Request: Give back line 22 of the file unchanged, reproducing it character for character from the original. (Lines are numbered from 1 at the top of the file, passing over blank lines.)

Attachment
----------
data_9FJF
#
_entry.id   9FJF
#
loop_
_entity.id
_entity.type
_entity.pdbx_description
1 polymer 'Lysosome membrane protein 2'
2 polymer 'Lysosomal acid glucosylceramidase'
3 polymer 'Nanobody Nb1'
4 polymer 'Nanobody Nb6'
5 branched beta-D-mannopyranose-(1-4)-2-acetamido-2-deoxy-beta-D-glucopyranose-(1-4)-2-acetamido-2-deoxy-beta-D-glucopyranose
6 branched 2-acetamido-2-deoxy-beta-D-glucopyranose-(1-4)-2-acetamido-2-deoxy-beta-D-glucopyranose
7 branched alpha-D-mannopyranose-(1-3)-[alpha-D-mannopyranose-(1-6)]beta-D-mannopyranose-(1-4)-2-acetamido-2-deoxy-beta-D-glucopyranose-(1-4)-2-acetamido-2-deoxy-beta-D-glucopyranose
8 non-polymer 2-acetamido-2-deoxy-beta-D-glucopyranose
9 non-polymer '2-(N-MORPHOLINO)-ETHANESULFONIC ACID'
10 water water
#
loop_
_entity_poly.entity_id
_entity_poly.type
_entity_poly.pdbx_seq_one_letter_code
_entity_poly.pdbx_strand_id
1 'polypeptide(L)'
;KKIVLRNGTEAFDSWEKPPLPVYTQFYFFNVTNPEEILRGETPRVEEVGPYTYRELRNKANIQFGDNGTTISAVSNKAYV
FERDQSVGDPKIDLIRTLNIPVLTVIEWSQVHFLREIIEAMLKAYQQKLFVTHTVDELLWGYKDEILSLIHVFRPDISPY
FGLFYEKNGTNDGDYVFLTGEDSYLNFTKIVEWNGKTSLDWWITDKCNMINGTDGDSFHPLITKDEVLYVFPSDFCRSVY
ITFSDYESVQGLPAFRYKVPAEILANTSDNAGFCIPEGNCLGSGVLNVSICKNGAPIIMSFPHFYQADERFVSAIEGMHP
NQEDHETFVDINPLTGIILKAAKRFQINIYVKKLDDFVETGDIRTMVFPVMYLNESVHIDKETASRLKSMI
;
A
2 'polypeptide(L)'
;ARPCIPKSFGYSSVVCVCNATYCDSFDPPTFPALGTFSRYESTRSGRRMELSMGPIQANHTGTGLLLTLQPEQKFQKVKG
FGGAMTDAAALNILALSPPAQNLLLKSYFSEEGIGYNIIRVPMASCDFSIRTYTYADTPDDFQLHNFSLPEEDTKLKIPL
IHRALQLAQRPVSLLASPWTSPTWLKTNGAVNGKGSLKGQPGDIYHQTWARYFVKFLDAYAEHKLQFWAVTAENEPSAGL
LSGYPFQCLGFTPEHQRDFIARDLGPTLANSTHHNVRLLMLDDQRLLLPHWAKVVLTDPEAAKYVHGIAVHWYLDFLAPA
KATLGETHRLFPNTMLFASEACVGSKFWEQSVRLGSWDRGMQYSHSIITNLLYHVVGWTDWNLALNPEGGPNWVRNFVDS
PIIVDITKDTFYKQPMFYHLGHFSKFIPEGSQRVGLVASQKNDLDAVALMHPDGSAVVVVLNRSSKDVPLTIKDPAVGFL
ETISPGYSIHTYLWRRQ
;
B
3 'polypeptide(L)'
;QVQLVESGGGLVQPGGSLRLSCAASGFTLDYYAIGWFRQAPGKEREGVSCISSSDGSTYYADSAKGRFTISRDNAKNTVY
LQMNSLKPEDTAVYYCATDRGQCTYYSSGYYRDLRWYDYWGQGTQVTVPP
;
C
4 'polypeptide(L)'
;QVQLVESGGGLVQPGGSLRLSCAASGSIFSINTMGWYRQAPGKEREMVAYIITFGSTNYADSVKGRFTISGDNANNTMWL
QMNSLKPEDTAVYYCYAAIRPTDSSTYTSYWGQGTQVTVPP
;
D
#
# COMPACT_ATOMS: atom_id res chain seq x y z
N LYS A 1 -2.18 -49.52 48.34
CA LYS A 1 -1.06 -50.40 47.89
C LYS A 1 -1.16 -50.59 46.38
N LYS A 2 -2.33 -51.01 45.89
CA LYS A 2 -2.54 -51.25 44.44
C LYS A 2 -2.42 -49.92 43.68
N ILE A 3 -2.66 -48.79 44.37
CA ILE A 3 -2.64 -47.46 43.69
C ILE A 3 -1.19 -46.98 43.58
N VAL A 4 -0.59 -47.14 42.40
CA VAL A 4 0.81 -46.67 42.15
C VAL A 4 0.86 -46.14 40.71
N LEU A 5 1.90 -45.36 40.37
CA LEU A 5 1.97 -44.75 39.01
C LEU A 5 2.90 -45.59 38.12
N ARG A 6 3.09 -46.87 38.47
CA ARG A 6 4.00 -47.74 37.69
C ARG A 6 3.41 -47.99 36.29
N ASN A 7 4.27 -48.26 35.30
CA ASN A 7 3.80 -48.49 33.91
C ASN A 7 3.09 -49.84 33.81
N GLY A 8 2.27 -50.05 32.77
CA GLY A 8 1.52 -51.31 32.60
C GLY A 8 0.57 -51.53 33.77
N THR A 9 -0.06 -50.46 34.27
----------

_entity_poly.type